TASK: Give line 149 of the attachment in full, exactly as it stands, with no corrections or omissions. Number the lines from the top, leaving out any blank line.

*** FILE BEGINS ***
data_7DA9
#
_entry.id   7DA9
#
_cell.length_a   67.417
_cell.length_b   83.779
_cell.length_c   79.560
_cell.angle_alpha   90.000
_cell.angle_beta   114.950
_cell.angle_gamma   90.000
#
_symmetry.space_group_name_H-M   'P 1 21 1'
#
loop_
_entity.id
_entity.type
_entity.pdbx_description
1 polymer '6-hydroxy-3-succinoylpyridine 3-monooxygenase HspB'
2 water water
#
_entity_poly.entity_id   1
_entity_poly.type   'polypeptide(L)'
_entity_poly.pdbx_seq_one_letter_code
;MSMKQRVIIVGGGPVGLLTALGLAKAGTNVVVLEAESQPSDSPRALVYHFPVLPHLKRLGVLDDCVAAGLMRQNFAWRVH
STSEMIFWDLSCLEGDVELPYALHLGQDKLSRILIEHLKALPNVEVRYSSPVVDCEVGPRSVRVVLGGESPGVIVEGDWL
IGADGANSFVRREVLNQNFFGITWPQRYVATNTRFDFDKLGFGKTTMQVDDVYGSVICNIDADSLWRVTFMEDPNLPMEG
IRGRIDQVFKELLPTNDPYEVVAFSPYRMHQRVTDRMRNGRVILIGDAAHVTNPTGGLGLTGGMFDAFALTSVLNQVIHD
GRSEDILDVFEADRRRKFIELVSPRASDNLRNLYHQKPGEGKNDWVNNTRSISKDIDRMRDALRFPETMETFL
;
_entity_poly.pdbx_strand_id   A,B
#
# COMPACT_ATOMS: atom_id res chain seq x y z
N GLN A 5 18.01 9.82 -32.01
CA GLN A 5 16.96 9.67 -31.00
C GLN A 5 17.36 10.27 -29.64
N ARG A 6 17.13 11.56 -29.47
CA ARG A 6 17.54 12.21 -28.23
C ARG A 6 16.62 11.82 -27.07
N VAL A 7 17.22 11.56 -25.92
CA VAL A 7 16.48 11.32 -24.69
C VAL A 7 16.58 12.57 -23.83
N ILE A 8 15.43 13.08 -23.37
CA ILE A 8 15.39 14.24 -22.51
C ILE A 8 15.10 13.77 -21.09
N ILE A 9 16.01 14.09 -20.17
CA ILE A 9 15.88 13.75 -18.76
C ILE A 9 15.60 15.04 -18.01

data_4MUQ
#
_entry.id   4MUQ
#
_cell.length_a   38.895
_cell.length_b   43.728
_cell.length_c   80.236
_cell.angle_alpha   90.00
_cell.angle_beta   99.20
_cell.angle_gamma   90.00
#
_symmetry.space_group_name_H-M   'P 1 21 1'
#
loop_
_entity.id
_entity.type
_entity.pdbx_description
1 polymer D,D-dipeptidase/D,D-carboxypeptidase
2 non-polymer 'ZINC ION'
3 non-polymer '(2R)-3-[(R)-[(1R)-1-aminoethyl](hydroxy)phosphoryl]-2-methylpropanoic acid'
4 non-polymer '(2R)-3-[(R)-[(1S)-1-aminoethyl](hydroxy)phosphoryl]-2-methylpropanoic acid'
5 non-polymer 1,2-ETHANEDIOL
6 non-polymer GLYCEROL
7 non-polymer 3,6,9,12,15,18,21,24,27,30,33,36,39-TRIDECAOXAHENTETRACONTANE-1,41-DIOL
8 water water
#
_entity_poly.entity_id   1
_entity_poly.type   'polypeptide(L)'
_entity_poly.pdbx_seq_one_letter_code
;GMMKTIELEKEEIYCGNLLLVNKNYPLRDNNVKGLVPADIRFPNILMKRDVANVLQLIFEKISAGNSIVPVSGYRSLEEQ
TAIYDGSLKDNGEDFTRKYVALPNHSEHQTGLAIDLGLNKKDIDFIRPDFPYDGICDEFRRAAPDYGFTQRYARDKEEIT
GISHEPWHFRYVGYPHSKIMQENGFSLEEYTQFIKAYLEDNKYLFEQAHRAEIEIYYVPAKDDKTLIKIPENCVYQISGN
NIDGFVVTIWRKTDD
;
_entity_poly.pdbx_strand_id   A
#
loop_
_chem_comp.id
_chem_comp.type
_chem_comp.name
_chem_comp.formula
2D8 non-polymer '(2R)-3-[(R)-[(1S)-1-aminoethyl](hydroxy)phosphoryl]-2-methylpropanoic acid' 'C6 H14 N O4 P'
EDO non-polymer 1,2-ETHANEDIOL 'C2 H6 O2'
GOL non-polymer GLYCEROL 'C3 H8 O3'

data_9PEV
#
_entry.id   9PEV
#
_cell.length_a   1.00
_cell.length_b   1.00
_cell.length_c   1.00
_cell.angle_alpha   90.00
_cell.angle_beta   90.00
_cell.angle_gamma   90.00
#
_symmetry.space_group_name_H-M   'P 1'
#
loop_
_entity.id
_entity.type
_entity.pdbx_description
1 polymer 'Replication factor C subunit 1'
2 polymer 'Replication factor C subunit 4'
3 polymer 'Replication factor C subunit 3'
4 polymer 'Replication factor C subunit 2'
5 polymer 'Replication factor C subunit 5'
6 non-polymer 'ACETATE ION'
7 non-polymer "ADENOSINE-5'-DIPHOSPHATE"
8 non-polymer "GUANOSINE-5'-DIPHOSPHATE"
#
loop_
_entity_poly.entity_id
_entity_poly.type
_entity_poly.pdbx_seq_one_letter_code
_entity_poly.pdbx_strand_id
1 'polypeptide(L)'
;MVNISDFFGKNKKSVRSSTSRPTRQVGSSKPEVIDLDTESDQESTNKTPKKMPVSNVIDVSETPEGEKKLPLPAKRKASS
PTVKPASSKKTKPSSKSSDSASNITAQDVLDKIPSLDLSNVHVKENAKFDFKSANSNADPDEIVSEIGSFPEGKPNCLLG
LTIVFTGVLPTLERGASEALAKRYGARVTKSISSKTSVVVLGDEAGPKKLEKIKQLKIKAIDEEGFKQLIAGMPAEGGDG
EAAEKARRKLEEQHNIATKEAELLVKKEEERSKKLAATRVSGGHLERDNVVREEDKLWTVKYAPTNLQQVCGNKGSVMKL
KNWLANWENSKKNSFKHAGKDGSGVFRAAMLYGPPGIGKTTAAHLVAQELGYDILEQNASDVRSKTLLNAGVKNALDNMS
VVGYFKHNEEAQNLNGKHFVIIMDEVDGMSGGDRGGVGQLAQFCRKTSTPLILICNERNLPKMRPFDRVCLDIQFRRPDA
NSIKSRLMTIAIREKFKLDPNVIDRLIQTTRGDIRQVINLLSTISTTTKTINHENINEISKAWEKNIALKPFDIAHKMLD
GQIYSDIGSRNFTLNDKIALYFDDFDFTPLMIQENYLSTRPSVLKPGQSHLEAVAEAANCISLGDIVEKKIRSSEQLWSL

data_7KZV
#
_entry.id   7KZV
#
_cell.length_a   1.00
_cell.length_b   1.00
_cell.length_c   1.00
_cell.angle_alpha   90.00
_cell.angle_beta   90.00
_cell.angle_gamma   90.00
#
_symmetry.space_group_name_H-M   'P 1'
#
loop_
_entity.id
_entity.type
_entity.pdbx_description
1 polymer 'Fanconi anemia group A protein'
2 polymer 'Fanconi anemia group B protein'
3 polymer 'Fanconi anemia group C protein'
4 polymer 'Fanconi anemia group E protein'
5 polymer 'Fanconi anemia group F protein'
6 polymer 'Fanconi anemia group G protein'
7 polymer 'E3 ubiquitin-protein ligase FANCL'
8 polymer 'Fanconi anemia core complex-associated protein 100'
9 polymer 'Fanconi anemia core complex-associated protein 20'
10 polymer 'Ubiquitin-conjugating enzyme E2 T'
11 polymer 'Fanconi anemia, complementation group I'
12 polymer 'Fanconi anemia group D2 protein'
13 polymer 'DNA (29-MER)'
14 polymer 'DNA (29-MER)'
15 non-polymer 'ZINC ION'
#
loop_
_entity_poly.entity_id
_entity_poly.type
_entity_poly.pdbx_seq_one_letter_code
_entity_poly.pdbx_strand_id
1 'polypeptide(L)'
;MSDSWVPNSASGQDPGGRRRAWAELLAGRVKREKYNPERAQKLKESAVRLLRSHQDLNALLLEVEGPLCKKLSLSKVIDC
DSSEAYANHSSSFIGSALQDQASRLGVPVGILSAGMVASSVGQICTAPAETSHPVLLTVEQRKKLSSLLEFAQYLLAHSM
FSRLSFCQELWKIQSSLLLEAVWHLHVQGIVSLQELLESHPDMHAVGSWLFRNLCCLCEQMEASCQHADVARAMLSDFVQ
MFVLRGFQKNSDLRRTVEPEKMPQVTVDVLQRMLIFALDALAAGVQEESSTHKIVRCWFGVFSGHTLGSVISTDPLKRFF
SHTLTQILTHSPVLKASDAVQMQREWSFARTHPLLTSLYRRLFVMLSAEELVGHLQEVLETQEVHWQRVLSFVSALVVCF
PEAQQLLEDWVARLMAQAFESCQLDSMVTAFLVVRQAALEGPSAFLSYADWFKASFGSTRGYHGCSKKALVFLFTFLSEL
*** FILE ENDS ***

1 polymer 'Fanconi anemia group A protein'